Analysis of American Indian history from prehistory to the present. The course considers the integrity and viability of indigenous societies in North America, the dynamic process of cultural persistence and change, and the clash of cultures that began with European conquest. In particular, it traces the formation and operation of U.S. government policy toward the “first peoples” over the course of several generations. Particular attention will be given to the pre-contact traditions, survival strategies and tribal sovereignty exemplified by native communities in the U.S Prerequisite: Junior standing or instructor's permission. Course meets Multicultural graduation requirement.
Prerequisite(s) / Corequisite(s):
Junior standing or instructor's permission.
Course Rotation for Day Program:
Offered even Fall.
Most current editions of the following:
One of the primary source texts must be assigned and supplemented with at least two secondary source texts. Additional primary and secondary sources may be assigned as well.
Other appropriate scholarly monographs may be assigned.
Major Problems in American Indian History
By Hurtado, Albert & Peter Iverson, eds. (Houghton Mifflin) Category/Comments - Primary Source Required
American Indian History: A Documentary Reader
By Townsend, Camilla, ed. (Wiley-Blackwell) Category/Comments - Primary Source Required
The People: A History of Native America
By R. David Edmunds, Frederick E. Hoxie, and Neal Salisbury (Houghton Mifflin) Category/Comments - Secondary Source Recommended
American Indians in U.S. History
By Nichols, Roger (Oklahoma) Category/Comments - Secondary Source Recommended
First Americans: A History of Native Peoples
By Kenneth W. Townsend, Mark A. Nichols (Pearson) Category/Comments - Secondary Source Recommended
Native America: A History
By Michael Leroy Oberg (Wiley-Blackwell) Category/Comments - Secondary Source Recommended
War Dance at Fort Marion: Plains Indian War Prisoners
By Brad Lookingbill (Oklahoma) Category/Comments - Secondary Source Recommended
The Native Ground: Indians and Colonists in the Heart of the Continent
By Kathleen DuVal Category/Comments - Secondary Source Recommended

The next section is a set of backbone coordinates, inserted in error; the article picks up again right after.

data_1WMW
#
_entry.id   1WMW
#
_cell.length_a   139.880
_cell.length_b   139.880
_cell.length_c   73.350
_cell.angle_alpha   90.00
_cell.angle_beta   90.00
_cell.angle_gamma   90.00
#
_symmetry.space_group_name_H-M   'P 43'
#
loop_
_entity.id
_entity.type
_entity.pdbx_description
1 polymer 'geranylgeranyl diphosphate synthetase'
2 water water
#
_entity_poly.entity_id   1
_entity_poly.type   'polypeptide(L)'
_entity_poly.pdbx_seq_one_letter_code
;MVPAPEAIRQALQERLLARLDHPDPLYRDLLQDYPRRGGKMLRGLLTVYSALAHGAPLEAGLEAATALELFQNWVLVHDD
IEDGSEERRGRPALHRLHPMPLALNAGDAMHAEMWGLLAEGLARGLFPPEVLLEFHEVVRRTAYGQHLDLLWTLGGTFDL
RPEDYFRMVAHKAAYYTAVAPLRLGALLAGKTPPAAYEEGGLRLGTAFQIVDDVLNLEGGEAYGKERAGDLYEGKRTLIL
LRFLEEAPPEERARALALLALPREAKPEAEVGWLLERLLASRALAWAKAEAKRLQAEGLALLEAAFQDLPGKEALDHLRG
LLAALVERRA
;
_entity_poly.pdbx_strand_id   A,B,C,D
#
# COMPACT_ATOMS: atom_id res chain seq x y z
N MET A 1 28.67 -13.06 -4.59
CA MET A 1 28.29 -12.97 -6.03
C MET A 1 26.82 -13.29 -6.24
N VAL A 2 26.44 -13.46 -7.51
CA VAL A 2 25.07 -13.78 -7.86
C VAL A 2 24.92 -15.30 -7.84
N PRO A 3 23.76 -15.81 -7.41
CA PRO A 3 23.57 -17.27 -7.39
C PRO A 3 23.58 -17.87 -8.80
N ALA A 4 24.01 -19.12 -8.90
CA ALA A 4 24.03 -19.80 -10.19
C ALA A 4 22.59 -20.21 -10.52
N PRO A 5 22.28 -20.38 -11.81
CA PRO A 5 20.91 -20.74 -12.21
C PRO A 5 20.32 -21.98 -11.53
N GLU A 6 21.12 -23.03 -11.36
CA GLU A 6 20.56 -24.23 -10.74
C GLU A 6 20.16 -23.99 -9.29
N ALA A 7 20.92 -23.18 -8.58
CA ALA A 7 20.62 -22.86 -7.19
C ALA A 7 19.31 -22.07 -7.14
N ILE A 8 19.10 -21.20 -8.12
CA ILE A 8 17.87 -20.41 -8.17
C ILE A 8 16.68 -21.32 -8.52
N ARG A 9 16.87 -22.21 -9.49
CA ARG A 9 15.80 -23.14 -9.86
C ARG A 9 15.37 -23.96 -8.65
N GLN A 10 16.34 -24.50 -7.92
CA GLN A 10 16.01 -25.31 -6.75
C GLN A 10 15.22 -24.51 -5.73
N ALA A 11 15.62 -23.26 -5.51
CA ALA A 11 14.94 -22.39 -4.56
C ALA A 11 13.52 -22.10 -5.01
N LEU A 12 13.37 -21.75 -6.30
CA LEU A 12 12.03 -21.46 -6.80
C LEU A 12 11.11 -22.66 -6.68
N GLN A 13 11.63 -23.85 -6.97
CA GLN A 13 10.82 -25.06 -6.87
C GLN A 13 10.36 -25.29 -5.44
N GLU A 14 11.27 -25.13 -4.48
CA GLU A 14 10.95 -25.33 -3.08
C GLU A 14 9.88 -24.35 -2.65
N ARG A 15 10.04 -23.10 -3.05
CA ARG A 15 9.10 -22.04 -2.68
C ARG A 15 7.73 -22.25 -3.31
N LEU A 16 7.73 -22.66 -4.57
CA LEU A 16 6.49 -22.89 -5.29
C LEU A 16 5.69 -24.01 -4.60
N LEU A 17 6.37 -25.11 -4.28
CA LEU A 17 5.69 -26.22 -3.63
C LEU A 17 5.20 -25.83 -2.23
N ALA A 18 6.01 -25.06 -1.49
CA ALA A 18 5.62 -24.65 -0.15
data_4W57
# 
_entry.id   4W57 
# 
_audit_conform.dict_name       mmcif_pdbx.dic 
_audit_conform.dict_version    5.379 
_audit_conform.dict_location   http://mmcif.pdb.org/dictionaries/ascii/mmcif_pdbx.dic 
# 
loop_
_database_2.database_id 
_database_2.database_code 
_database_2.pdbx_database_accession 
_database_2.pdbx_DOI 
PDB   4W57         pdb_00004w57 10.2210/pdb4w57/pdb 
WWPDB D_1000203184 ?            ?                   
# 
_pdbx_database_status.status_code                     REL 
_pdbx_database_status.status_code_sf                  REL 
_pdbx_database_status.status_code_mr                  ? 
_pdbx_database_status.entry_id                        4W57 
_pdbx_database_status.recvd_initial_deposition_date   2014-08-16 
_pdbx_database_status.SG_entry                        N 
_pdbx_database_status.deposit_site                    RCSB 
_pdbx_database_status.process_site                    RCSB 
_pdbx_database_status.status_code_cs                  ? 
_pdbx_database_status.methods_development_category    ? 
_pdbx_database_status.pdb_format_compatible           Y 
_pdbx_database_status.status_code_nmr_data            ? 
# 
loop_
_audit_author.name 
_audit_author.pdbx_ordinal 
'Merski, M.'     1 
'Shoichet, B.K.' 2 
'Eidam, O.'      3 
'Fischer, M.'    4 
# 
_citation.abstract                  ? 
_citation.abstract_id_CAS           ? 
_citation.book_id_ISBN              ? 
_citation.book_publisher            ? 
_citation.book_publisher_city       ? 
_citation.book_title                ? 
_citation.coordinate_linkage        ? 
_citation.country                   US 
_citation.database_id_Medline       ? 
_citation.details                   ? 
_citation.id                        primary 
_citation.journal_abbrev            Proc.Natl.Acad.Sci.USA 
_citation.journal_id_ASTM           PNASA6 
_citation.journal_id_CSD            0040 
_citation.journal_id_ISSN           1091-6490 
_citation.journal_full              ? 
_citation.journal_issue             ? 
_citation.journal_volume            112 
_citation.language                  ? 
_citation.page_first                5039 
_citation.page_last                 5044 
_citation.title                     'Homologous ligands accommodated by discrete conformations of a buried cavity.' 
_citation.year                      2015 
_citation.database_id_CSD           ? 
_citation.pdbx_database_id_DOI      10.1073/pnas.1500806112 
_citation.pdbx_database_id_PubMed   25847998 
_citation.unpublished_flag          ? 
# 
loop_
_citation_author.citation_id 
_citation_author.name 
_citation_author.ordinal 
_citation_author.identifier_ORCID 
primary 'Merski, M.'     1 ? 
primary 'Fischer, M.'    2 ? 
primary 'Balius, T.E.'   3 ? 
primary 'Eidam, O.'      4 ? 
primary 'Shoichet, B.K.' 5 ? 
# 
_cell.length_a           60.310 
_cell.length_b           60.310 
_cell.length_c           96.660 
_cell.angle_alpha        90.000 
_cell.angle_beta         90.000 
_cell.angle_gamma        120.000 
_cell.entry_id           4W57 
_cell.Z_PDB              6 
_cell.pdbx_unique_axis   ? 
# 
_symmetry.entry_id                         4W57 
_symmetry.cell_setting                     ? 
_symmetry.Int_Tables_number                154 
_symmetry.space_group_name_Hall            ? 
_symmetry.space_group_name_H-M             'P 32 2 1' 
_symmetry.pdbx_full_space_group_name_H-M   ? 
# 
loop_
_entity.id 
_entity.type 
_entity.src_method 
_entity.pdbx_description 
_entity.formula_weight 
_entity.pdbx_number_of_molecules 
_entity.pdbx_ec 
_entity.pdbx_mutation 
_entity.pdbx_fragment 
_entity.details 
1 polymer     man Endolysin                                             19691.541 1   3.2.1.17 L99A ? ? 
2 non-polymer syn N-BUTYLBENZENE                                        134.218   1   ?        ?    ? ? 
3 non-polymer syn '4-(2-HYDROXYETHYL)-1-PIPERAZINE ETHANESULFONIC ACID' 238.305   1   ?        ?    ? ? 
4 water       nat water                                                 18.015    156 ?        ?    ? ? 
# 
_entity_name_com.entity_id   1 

Course Learning Outcomes
Describe the significant people, places, and events of American Indian history.
Analyze the historical forces that shaped the pre-contact traditions of the indigenous societies in North America.
Explain the strategies of resistance and accommodation employed by different Indian nations.
Analyze the factors shaping federal Indian policy from removal to self-determination.
Evaluate the strengths, weaknesses, and trends in the historiography of American Indians.
Major Topics/Skills to be Covered:
Because the course represents an upper level history elective, it bears a distinctive responsibility for teaching advanced knowledge within the discipline. It must be distinguished as an advanced course by three structural components: extensive reading, intensive writing, and historiographical thinking. It must require advanced students to complete both in class and out of class projects (i.e., exams, quizzes, papers). The course reading load should be at least 1000 pages; the course writing assignments should total 5000 words. Finally, it must develop student skills and abilities for researching diverse sources of knowledge.
Interpreting Indian People
Woodlands and Borderlands
Alliances and Trade on the Middle Ground
Domestic Dependent Nations
Removal and Ethnic Cleansings
Indian Perspectives on the Civil War
The Buffalo Wars
Reservations and Allotments
New Deal for Indians
Red Power and Self Determination
Indian Country Today
Recommended maximum class size for this course: 35
NOTE: The intention of this master course syllabus is to provide an outline of the contents of this course, as specified by
the faculty of Columbia College, regardless of who teaches the course, when it is taught, or where it is taught. Faculty members teaching this
course for Columbia College are expected to facilitate learning pursuant to the course learning outcomes and cover the subjects listed in the Major Topics/Skills to be Covered section.
However, instructors are also encouraged to cover additional topics of interest so long as those topics are relevant to the course's
subject. The master syllabus is, therefore, prescriptive in nature but also allows for a diversity of individual approaches to course material.